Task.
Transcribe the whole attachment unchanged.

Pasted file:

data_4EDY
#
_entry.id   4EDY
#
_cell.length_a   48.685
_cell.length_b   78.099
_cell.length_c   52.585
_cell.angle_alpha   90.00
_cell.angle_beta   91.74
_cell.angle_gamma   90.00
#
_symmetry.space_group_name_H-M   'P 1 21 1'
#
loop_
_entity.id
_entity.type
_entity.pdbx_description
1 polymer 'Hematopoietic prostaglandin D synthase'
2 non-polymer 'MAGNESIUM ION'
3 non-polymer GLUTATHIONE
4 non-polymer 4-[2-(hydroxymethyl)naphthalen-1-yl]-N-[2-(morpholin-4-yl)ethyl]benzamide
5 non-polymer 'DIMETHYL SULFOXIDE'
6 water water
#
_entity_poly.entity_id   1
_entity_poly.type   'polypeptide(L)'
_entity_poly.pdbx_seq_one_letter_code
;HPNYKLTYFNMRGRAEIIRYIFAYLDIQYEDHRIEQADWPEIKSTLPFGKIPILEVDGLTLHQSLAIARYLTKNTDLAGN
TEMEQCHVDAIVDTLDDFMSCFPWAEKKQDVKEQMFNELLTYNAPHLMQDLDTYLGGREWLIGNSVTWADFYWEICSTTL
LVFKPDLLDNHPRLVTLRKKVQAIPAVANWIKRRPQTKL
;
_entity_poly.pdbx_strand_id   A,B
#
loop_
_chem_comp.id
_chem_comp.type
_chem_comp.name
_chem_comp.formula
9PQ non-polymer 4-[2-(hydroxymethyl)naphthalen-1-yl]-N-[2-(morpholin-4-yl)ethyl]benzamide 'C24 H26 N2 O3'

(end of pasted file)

data_4EDY
#
_entry.id   4EDY
#
_cell.length_a   48.685
_cell.length_b   78.099
_cell.length_c   52.585
_cell.angle_alpha   90.00
_cell.angle_beta   91.74
_cell.angle_gamma   90.00
#
_symmetry.space_group_name_H-M   'P 1 21 1'
#
loop_
_entity.id
_entity.type
_entity.pdbx_description
1 polymer 'Hematopoietic prostaglandin D synthase'
2 non-polymer 'MAGNESIUM ION'
3 non-polymer GLUTATHIONE
4 non-polymer 4-[2-(hydroxymethyl)naphthalen-1-yl]-N-[2-(morpholin-4-yl)ethyl]benzamide
5 non-polymer 'DIMETHYL SULFOXIDE'
6 water water
#
_entity_poly.entity_id   1
_entity_poly.type   'polypeptide(L)'
_entity_poly.pdbx_seq_one_letter_code
;HPNYKLTYFNMRGRAEIIRYIFAYLDIQYEDHRIEQADWPEIKSTLPFGKIPILEVDGLTLHQSLAIARYLTKNTDLAGN
TEMEQCHVDAIVDTLDDFMSCFPWAEKKQDVKEQMFNELLTYNAPHLMQDLDTYLGGREWLIGNSVTWADFYWEICSTTL
LVFKPDLLDNHPRLVTLRKKVQAIPAVANWIKRRPQTKL
;
_entity_poly.pdbx_strand_id   A,B
#
loop_
_chem_comp.id
_chem_comp.type
_chem_comp.name
_chem_comp.formula
9PQ non-polymer 4-[2-(hydroxymethyl)naphthalen-1-yl]-N-[2-(morpholin-4-yl)ethyl]benzamide 'C24 H26 N2 O3'